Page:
Step Count Challenge Research

We work with researchers from across a number of Scottish Universities to learn more about the effectiveness of the Step Count Challenge.

An illustration of a woman in a dress walking with a coffee cup walking with tall buildings in the background

The nature of this collaboration started with individual researchers approaching Paths for All with specific interest in studying the Step Count Challenge. Over time, this collaboration has evolved and now includes projects based on research questions developed through the collaborative exchange.

Our aims and objectives 

The aims of this group are to foster an inclusive research community, build collaborations between stakeholders, and conduct high-quality and pragmatic real-world research to support the delivery of the Step Count Challenge. There is also capacity to widen the scope of the group.

The objectives of the work done by this group includes research leadership to find solutions to challenges in the promotion of walking or walking programmes, as well as facilitating / making connections between academics and relevant local connections and organisations. Examples of the work done to date to achieve these aims and objectives are listed below. As the group evolves, we anticipate that the aim will broaden to building evidence on the delivery of walking programmes and including other Paths for All initiatives.

About us

The collaborating group currently includes Paths for All staff, researchers and postgraduate students based at five Scottish higher education institutions, including: 

  • The University of Edinburgh
  • The University of Glasgow
  • The University of Highlands and Islands
  • The University of St Andrews
  • The University of Stirling

Some of the researchers also contribute to Paths for All as board members and blog writers (a selection of blog posts can be found at the bottom of this page).

When we meet 

Meetings take place online at least once a quarter, with more meetings taking place when projects are ongoing (although these tend to occur in subgroups), or as needed. We also encourage participation in flagship Scottish events related to physical activity, such as the annual Scottish Physical Activity Research Collaboration (SPARC) conference.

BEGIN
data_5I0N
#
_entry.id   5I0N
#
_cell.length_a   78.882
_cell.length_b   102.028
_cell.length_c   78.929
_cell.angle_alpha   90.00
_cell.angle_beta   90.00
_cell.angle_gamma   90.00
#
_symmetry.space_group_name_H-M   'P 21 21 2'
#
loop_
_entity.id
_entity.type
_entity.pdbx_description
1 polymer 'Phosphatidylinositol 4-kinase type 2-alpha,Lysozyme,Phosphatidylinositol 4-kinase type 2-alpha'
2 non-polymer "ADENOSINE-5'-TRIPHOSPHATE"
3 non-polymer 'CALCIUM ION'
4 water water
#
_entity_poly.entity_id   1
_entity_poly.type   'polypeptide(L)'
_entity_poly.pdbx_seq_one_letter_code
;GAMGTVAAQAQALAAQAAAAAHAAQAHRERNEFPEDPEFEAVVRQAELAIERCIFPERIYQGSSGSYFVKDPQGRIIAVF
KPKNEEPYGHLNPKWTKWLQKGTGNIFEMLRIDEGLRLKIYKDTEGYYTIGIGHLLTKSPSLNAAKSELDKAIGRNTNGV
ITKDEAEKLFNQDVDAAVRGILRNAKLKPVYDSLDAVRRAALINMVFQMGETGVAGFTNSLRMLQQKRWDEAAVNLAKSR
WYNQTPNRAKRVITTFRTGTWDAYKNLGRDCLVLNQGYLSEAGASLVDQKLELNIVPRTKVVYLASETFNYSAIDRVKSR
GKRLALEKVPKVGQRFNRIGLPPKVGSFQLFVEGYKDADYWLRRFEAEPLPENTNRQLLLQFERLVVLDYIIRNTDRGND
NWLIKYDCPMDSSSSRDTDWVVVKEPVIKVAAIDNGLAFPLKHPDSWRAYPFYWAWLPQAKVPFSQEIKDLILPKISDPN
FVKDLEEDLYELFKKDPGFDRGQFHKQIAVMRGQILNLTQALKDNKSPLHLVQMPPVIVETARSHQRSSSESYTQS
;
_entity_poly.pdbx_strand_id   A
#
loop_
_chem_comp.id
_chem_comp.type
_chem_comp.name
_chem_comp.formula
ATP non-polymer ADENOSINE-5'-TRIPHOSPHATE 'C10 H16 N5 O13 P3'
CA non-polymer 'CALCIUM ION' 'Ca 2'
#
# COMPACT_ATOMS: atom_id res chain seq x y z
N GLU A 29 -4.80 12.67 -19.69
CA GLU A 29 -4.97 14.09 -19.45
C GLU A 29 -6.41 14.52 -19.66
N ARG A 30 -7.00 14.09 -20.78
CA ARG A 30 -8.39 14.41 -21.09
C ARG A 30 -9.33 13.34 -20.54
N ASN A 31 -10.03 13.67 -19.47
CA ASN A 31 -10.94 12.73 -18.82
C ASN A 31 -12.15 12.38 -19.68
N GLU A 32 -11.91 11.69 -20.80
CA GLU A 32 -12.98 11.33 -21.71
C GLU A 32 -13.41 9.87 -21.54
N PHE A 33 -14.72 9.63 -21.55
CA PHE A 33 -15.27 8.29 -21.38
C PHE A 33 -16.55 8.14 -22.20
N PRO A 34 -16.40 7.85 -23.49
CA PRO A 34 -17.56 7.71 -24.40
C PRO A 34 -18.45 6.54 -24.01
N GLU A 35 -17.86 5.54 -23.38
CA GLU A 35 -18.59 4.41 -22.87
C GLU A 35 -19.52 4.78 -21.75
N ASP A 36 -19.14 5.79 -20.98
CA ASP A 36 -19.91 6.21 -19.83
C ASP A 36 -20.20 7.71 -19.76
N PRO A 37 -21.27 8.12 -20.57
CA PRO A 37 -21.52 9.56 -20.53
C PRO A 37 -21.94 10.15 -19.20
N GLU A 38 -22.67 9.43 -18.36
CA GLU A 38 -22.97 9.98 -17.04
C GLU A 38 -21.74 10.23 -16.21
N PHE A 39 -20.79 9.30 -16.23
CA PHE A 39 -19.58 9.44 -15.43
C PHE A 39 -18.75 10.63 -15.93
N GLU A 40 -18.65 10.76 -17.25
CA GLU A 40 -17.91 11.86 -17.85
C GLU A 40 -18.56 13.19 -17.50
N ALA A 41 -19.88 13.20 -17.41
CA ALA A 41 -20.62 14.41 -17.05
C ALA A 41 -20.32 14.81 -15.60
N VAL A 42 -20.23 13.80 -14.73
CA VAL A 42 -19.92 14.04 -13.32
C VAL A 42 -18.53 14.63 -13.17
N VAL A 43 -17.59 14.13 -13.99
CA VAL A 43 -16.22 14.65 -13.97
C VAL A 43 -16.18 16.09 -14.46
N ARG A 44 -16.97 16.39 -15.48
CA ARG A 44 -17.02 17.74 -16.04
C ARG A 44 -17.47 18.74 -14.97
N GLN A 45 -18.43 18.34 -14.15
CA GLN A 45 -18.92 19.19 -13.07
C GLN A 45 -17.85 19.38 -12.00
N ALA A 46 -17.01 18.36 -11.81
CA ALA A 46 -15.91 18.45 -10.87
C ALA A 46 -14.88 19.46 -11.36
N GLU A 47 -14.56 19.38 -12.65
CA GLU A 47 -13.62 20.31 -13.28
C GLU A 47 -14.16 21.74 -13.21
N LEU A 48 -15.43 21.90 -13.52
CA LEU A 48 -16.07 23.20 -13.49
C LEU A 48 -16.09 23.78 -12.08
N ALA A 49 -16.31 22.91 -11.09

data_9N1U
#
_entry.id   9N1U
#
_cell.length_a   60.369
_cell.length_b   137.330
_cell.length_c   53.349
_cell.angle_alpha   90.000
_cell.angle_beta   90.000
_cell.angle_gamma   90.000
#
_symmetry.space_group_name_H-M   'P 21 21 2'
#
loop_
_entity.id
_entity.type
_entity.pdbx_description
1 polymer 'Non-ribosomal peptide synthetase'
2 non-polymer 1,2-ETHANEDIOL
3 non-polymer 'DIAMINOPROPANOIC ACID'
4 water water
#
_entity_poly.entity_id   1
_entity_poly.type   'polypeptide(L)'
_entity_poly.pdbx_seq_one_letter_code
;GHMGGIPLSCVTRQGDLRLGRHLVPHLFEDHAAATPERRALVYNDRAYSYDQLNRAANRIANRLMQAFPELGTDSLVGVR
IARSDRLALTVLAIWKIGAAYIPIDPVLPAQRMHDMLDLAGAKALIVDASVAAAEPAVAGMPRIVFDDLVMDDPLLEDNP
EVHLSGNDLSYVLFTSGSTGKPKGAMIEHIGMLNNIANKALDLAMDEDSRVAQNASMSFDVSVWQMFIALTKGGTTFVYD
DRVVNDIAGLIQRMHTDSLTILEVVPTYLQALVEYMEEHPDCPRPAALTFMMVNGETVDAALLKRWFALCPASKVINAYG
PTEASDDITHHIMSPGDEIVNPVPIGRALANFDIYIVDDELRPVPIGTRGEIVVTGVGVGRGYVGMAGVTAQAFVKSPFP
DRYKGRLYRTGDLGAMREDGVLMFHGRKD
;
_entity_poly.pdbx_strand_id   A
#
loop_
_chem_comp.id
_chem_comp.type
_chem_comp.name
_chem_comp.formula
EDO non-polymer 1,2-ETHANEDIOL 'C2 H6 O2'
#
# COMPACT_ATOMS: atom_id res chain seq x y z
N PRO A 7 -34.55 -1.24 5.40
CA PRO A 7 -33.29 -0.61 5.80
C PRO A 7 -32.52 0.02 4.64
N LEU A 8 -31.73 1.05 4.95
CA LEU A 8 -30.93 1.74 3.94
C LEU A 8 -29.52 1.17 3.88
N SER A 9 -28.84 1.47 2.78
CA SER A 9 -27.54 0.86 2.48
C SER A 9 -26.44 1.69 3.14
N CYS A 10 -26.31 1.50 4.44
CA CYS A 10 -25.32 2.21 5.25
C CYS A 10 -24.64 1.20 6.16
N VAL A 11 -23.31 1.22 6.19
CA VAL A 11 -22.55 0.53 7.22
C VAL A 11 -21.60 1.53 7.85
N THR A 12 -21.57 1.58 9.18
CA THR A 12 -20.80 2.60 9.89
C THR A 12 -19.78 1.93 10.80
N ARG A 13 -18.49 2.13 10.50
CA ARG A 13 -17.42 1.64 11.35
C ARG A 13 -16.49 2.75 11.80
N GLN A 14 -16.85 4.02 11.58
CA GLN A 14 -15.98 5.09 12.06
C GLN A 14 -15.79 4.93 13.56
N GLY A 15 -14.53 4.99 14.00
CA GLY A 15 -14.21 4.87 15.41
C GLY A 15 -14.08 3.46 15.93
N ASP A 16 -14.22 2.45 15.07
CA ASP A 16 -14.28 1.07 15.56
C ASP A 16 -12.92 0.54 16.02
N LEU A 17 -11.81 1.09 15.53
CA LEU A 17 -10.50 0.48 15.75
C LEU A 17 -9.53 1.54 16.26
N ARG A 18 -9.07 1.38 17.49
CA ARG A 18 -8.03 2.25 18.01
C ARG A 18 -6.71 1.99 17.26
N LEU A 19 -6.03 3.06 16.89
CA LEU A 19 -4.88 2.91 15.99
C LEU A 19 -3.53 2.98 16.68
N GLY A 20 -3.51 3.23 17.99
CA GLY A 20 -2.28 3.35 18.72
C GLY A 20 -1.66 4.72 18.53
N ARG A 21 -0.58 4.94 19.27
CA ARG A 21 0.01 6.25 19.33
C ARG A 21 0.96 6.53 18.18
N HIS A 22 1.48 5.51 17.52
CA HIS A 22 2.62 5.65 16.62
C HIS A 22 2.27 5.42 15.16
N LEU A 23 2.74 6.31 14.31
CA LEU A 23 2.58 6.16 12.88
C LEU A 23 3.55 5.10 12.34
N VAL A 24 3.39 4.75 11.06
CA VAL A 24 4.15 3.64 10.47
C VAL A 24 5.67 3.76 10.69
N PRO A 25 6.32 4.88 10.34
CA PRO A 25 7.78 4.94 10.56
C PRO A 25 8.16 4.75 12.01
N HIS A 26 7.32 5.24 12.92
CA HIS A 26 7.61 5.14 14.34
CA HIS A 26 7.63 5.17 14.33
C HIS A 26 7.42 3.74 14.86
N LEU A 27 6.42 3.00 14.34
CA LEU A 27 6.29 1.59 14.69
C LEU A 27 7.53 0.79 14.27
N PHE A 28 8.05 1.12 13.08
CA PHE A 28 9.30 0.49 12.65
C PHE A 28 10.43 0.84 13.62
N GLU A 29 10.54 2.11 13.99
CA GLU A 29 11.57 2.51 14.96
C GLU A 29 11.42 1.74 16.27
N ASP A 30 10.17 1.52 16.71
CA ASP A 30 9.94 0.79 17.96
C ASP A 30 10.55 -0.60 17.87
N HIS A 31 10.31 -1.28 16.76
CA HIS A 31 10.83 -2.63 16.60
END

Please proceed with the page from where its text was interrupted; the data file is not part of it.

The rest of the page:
Get involved

All work undertaken within this collaborating group is with a spirit of openness and inclusivity, and we invite anyone who wishes to know more about being involved to contact Carl Greenwood or complete the contact form below. 


  1. Niven A, Ainge JA, Allison M, Gorely T, Kelly P, Ozakinci G, Ryde GC, Tomaz SA, Warne S, Whiteford V and Greenwood C (2023) Building partnerships: A case study of physical activity researchers and practitioners collaborating to build evidence to inform the delivery of a workplace step count challenge. Front. Sports Act. Living 4:1067127. doi: 10.3389/fspor.2022.1067127
  2. Ryde GC, Tomaz SA, Sandison K, Greenwood C, Kelly P. Measuring Productivity, Perceived Stress and Work Engagement of a Nationally Delivered Workplace Step Count Challenge. International Journal of Environmental Research and Public Health. 2022 Feb 6;19(3):1843
  3. Niven A, Ryde GC, Wilkinson G, Greenwood C, Gorely T. The effectiveness of an annual nationally delivered workplace step count challenge on changing step counts: Findings from four years of delivery. International Journal of Environmental Research and Public Health. 2021 Jan;18(10):5140
  4. Kelly P, Baker G, Niven A, Cooper J, Hart N, Martin J, Strain T, Mutrie N. Barriers and Facilitators to Recreational Walking: An Evidence Review

Related Publications 

  1. Niven, A. G., & Strain, T. (2023). Domains matter: Cross-sectional associations between mental well-being and domain specific physical activity and sedentary behaviour in n=31,818 adults in Scotland. Mental Health and Physical Activity, 25, 100556

Contact Us

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